Edward Bawden was a printmaker, graphic designer and illustrator.
He was born on 10 March 1903 in Braintree, Essex. He went on to study at Cambridge School of Art in 1919 and took up illustration at Royal College of Art in London in 1922. It was here where he was taught by artist Paul Nash and met fellow artist Eric Ravilious.
By 1925 Bawden, Nash & Ravilious were all working with Curwen Press, producing illustrations for London Transport, Westminster Bank, Poole Potteries, amongst others.
In the late 1920s he taught design & book illustration at Goldsmiths College of Art, London and by the 1930s was teaching at the Royal College of Art, London, where he continued to do so until 1963, with the exception of the war years.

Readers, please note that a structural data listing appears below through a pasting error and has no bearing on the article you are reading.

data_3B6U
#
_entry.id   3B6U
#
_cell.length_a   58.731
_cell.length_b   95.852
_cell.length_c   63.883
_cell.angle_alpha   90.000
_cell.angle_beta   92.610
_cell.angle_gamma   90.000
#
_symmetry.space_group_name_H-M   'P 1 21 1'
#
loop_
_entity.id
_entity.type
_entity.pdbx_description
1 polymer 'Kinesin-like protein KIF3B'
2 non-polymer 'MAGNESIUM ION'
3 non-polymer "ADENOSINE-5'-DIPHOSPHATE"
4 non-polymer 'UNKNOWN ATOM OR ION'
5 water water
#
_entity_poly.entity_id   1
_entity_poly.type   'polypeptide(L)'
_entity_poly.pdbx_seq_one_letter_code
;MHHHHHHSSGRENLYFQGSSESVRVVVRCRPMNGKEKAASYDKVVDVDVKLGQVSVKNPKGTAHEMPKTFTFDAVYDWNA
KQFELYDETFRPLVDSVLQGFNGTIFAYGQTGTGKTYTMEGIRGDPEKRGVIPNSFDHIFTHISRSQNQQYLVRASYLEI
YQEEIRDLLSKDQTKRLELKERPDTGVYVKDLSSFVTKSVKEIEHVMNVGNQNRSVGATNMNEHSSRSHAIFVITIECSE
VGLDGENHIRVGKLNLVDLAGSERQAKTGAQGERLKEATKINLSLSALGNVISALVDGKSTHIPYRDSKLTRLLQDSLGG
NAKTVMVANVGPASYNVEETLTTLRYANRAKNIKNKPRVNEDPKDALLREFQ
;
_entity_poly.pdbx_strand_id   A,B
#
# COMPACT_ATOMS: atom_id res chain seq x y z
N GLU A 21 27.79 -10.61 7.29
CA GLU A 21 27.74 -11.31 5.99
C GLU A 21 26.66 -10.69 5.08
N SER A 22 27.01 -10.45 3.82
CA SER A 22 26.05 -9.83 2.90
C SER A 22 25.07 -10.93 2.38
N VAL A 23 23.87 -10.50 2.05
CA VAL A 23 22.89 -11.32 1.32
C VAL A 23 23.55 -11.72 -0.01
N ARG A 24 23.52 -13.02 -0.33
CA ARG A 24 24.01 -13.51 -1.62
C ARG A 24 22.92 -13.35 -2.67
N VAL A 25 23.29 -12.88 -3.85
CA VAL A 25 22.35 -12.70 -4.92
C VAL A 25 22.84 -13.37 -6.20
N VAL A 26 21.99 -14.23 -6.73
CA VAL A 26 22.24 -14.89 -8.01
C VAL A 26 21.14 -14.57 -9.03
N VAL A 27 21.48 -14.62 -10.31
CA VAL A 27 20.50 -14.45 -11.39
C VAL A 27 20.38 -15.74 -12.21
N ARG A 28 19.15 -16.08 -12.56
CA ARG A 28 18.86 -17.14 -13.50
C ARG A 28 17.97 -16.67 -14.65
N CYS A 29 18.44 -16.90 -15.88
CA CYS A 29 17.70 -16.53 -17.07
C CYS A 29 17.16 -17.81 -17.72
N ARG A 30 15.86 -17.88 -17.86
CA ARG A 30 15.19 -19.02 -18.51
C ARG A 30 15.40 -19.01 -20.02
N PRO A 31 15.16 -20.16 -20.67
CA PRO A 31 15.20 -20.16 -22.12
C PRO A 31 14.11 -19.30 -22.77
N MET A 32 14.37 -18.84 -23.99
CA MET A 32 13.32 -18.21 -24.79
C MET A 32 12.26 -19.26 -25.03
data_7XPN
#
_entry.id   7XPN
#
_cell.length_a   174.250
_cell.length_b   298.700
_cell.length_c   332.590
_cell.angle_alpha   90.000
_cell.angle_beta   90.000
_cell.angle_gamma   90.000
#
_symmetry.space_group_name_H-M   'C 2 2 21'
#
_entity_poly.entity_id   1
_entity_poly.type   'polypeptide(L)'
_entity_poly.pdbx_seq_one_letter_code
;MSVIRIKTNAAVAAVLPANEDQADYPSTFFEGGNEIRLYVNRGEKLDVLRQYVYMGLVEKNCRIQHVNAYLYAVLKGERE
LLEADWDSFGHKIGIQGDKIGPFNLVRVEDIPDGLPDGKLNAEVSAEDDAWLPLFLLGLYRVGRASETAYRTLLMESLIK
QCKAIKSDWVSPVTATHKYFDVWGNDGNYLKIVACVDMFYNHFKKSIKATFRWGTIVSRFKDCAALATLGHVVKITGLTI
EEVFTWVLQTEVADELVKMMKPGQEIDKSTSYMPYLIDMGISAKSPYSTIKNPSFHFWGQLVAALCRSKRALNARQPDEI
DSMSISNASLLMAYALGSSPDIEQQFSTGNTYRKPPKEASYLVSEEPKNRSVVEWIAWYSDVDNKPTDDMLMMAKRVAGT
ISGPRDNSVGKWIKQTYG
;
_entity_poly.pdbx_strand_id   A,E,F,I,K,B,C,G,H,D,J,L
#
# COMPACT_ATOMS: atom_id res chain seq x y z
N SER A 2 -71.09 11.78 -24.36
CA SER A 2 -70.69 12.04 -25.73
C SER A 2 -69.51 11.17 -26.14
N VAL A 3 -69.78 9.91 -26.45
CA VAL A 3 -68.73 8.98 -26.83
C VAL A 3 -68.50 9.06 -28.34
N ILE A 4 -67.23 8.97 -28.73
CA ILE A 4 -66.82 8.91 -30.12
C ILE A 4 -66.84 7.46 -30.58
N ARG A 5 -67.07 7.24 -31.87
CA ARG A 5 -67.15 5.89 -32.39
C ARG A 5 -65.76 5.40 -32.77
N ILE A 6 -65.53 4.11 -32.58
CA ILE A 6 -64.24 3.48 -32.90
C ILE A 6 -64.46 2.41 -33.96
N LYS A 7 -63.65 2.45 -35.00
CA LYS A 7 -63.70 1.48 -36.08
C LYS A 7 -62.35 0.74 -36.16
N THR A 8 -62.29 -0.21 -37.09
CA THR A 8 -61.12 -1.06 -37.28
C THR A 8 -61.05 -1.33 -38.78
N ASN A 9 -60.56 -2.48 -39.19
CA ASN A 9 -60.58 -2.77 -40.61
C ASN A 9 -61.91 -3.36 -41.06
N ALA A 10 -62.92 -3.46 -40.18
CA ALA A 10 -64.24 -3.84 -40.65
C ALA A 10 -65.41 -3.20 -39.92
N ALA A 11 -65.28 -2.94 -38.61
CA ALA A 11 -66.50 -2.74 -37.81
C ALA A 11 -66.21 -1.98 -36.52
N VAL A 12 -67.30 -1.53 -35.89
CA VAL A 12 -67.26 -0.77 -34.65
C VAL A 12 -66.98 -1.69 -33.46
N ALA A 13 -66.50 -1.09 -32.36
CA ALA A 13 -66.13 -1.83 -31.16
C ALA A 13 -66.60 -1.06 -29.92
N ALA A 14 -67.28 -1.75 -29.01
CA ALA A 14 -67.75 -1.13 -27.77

At the outbreak of the Second World War, he became an Official War Artist, working in Iraq, recording the unique life of Marsh Arabs in southern Iraq. He also recorded many scenes in hospitals, of surgeons and patients.
After the war he became a tutor at Royal Academy Schools in London and a Senior Lecturer at Leicester College of Art & Design.
He died on 21 November 1989 in Saffron Walden, Essex.